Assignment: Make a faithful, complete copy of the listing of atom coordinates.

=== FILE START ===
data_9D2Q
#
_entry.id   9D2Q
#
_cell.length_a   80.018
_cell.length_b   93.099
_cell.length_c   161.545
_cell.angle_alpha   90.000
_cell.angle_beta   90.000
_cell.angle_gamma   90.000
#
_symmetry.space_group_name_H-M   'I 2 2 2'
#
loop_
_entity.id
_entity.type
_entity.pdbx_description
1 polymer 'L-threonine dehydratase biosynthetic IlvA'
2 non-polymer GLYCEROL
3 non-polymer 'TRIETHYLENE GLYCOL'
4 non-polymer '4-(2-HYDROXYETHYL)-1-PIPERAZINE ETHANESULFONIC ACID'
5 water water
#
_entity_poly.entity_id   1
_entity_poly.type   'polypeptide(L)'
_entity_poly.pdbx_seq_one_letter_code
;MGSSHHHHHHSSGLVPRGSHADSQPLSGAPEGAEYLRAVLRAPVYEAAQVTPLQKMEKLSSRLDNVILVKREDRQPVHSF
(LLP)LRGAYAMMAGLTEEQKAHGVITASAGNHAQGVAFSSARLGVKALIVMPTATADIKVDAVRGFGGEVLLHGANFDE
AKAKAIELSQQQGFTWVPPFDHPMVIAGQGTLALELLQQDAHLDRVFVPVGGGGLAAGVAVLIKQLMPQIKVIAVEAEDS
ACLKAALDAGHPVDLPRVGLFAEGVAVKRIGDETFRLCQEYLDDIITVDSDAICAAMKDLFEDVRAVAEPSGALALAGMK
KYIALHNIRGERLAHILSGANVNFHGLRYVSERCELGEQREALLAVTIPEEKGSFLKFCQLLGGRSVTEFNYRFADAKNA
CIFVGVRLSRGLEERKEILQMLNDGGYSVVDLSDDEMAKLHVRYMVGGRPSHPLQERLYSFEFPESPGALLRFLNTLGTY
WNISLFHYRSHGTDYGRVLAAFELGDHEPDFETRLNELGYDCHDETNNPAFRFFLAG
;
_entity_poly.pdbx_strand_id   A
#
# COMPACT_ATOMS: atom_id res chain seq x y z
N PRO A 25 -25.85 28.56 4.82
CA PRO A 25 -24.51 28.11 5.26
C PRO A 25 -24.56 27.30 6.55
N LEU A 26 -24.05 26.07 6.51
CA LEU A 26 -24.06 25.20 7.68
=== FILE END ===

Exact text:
data_9D2Q
#
_entry.id   9D2Q
#
_cell.length_a   80.018
_cell.length_b   93.099
_cell.length_c   161.545
_cell.angle_alpha   90.000
_cell.angle_beta   90.000
_cell.angle_gamma   90.000
#
_symmetry.space_group_name_H-M   'I 2 2 2'
#
loop_
_entity.id
_entity.type
_entity.pdbx_description
1 polymer 'L-threonine dehydratase biosynthetic IlvA'
2 non-polymer GLYCEROL
3 non-polymer 'TRIETHYLENE GLYCOL'
4 non-polymer '4-(2-HYDROXYETHYL)-1-PIPERAZINE ETHANESULFONIC ACID'
5 water water
#
_entity_poly.entity_id   1
_entity_poly.type   'polypeptide(L)'
_entity_poly.pdbx_seq_one_letter_code
;MGSSHHHHHHSSGLVPRGSHADSQPLSGAPEGAEYLRAVLRAPVYEAAQVTPLQKMEKLSSRLDNVILVKREDRQPVHSF
(LLP)LRGAYAMMAGLTEEQKAHGVITASAGNHAQGVAFSSARLGVKALIVMPTATADIKVDAVRGFGGEVLLHGANFDE
AKAKAIELSQQQGFTWVPPFDHPMVIAGQGTLALELLQQDAHLDRVFVPVGGGGLAAGVAVLIKQLMPQIKVIAVEAEDS
ACLKAALDAGHPVDLPRVGLFAEGVAVKRIGDETFRLCQEYLDDIITVDSDAICAAMKDLFEDVRAVAEPSGALALAGMK
KYIALHNIRGERLAHILSGANVNFHGLRYVSERCELGEQREALLAVTIPEEKGSFLKFCQLLGGRSVTEFNYRFADAKNA
CIFVGVRLSRGLEERKEILQMLNDGGYSVVDLSDDEMAKLHVRYMVGGRPSHPLQERLYSFEFPESPGALLRFLNTLGTY
WNISLFHYRSHGTDYGRVLAAFELGDHEPDFETRLNELGYDCHDETNNPAFRFFLAG
;
_entity_poly.pdbx_strand_id   A
#
# COMPACT_ATOMS: atom_id res chain seq x y z
N PRO A 25 -25.85 28.56 4.82
CA PRO A 25 -24.51 28.11 5.26
C PRO A 25 -24.56 27.30 6.55
N LEU A 26 -24.05 26.07 6.51
CA LEU A 26 -24.06 25.20 7.68